I recently met Bruce Lankford, an experienced irrigation expert, at a small conference in London. He was annoyed that policy makers misunderstand the basic facts of irrigation, and especially in how they encourage “efficient” practices that may not be. They assume, for example, that drip irrigation is “modern and efficient” whereas
flood row irrigation is “traditional and inefficient.”
He sent me his 2012 paper: “Fictions, fractions, factorials and fractures; on the framing of irrigation efficiency” [pdf].
While reading it, I realized that the debate he’s engaging is not “policy relevant” to economists like me (totally in line with his brilliant Table 1).
Let’s break this down:
Irrigation specialists, managers and the farmers who use irrigation systems really need to pay attention to how much water goes where.
- Managers need to make sure the system delivers water fairly (with respect to rights) and evenly (with respect to operational performance).
- Specialists care because they want to have consistent measures of performance, which are needed if one seeks to improve performance or redesign systems.
- Farmers care about efficiency to the extent that it allows them to get “more crop per drop.”
None of these concerns need be relevant to policy-makers and economists, but they often are.
Policy makers/politicians love free-lunches, and “efficiency improvements” allow them to give more water from the same volume. With water scarcity and food demand rising, who would not want to grow more food with the same quantity of water? But that goal is vulnerable to accounting errors and tricks, which often means that “win win” systems (on paper) are “win lose” or “lose lose” in reality.
What’s going wrong? Hayek would say that information is too diffuse and unstructured to be aggregated and (effectively) used by centralized decision-makers. And I would agree, which is why I have — for years — favored the simple, but crude policy of allocating irrigation rights with the assumption of 0% efficiency, i.e., 100% consumption of the water.*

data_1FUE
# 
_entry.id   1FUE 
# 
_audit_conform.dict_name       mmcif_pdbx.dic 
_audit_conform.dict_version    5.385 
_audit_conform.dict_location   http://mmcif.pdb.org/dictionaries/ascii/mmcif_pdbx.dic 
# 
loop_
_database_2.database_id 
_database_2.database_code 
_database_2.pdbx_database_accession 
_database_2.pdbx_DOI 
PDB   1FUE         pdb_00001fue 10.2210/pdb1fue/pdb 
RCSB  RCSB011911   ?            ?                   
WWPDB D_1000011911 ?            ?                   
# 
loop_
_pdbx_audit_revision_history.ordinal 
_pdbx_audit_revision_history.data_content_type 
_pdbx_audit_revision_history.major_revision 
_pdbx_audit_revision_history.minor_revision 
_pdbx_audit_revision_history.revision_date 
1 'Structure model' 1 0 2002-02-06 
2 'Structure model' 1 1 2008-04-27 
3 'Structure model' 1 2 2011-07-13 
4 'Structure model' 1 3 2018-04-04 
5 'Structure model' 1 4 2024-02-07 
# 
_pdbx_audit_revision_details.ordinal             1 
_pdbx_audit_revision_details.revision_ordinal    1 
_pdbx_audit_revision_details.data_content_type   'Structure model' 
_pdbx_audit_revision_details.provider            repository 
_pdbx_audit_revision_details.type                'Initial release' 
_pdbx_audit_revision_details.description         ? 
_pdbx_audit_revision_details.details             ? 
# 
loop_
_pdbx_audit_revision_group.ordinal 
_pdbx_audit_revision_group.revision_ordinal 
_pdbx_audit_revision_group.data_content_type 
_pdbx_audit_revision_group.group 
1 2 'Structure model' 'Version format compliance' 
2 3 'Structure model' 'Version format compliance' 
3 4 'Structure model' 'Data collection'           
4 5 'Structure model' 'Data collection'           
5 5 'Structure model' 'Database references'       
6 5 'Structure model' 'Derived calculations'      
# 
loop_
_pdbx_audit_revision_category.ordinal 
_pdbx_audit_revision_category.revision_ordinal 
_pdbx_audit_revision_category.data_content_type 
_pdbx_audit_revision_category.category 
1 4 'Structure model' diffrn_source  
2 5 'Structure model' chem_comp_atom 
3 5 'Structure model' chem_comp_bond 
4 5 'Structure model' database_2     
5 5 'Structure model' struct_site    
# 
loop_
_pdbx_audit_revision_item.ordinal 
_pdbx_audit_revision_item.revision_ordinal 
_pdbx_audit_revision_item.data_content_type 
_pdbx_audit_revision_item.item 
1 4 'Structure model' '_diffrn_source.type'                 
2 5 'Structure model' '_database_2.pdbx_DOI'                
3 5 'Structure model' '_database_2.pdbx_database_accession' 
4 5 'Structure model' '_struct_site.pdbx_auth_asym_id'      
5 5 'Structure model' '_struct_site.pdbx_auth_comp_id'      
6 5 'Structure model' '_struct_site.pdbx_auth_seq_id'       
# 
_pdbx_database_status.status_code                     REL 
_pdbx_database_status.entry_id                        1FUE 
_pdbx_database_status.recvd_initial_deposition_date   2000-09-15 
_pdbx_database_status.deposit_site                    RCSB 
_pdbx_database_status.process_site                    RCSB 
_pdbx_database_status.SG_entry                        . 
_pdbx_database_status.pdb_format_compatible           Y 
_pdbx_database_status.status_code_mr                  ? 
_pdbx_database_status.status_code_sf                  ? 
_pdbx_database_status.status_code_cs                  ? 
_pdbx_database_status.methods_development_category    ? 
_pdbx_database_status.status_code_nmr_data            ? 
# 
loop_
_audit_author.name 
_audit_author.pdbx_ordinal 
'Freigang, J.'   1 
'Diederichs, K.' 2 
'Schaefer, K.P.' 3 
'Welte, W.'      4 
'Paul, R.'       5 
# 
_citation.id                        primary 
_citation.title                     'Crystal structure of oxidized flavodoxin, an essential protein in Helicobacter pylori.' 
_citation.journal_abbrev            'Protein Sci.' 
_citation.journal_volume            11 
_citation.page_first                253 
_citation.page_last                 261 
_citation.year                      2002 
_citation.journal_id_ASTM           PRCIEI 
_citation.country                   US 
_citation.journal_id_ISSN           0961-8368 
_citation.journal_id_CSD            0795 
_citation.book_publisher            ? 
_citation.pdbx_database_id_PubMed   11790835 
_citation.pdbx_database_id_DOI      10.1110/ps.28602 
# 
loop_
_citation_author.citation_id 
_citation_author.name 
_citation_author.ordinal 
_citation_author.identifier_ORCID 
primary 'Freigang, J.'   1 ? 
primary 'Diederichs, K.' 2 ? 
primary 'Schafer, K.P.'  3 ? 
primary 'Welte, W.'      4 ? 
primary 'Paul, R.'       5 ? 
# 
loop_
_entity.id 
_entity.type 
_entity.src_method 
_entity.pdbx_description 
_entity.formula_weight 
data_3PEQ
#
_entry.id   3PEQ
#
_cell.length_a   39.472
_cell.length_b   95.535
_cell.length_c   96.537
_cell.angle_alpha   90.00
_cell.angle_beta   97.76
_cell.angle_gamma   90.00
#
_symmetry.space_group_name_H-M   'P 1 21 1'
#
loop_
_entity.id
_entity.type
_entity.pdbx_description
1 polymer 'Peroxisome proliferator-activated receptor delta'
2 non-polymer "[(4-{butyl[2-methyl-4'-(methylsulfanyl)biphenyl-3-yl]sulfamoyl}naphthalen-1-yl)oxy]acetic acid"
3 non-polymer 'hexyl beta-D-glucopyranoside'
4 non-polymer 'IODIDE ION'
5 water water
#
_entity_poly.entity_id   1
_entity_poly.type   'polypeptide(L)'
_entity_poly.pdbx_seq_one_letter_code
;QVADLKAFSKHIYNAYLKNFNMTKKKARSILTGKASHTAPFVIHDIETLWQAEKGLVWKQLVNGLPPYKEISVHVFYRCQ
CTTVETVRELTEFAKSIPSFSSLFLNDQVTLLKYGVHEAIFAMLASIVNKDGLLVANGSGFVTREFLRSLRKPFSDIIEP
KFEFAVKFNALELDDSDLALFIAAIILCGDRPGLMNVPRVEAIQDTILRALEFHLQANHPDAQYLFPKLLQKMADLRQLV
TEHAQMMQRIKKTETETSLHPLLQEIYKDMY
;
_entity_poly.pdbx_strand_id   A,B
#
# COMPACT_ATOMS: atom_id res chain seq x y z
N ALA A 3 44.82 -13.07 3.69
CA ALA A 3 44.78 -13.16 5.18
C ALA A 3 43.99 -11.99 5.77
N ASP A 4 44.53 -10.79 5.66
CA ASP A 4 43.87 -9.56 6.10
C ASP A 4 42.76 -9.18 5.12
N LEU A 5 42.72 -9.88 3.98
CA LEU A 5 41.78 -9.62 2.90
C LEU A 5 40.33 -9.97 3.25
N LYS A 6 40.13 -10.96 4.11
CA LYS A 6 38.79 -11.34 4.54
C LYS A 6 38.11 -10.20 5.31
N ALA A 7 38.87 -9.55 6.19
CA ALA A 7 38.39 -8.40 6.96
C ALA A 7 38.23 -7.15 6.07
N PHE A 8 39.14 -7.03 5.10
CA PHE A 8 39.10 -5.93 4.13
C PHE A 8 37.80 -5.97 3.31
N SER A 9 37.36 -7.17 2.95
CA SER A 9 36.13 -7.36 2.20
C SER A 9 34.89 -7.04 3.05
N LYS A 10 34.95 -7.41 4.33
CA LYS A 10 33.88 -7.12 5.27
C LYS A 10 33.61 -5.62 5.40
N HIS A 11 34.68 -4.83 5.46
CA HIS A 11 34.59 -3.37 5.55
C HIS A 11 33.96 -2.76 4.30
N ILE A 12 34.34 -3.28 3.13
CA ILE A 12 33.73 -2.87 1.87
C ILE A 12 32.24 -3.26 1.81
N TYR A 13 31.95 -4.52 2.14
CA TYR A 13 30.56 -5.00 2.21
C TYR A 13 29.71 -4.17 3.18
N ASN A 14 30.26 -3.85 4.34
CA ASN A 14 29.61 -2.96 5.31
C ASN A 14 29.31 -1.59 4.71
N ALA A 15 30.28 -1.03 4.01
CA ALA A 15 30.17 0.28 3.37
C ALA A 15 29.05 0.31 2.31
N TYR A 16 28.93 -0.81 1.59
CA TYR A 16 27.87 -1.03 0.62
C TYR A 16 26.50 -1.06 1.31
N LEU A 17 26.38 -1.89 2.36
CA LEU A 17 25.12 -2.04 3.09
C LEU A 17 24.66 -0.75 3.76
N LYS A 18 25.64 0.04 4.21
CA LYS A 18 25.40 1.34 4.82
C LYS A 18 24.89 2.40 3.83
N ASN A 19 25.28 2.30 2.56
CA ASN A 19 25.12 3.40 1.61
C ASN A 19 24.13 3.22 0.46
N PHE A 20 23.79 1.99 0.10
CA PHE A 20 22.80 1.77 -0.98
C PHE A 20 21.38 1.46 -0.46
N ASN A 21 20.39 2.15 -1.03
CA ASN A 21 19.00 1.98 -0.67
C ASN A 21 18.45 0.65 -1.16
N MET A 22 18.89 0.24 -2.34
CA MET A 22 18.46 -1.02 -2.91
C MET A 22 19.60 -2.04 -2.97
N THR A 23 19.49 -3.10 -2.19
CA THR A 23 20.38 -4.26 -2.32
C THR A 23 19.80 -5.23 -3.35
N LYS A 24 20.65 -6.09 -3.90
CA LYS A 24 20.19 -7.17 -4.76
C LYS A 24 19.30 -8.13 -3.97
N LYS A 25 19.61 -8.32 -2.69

This assumption means that “saved” water is a gain to the farmer with rights, another farmer, or the environment. It also means that “efficiency gains” do not come at the expense to non-irrigators.
- Ten farmers each have rights to 5 units of water in a watershed with 100 units of water.
- If efficiency is 0%, then all 50 units are used, and 50 units are left for the environment.
- If efficiency is 60%, then each farmer “uses” 3 units and 2 units are “lost.” Overall consumption of 30 units leaves 70 units for the environment.
A win for ecosystems? Typically no, since a policy maker would say “Wait! We can allocate those 20 units of saved water to 7 farmers (rounding from 6.67), with the assumption that they also use 3 and lose 2, so now farmers are using 50 (it’s really 51), and 50 still goes to the environment! Win win!”
But now say that farmers get “more efficient,” and reduce losses from 2 to 1 unit per farmer. Now 17 farmers use 68 units. If they reduce “waste” to zero, then they use 85 units! The environment suffers, even though rights are exactly the same.
This process is not just made up — it’s the default, since policy makers like pleasing farmers, and the environment is a terrible lobbyist.
That’s why I support 100% consumption/0% efficiency when allocating rights.* In that case 50 units are allocated and “used” on paper, while the environment gets 50 units on paper. If the farmers “waste” 2 units each, then 20 units ALSO go to the environment, so my conservative accounting provides better protection to the flows that sustain ecosystems — and us.
Farms, as businesses, are profiting from their private use of water that is, fundamentally, a resource owned by citizens. That means that they should not operate if that damages ecosystems (qua public goods). Although that is often the case, it should not continue in a climate changing world, due to the rising value of the ecosystems we still have.
Oh, and my “one unit, all consumed” (OUAC!) preference also helps with water markets and trading. If rights are somehow defined in terms of (non-zero) efficiency, then trading or transferring rights is difficult without complex re-balancing to reflect the efficiency of the buyer. With OUAC, those changes are interesting to farmers, but policy people can ignore them.**
And let me be clear: efficiency, losses, flows and other measures of what water goes where is totally important and useful to farmers and irrigation managers. They need to open and close gates; they need to maintain head flows; and they need to make sure crops get the right volume at the right time, but all of those details — pace Hayek — need not be aggregated to policy makers or into water rights.
My one-handed conclusion is that water rights should be simple to understand and compatible with other water uses, without creating risks and crises if and when practices, technologies or use-location changes.
*Read a few of these:
**A change of point of use (or time of use) does have impacts, even with OUAC rights. I still support those adjustments, which are calculated with formulas, for example in the Murray-Darling Basin (Australia).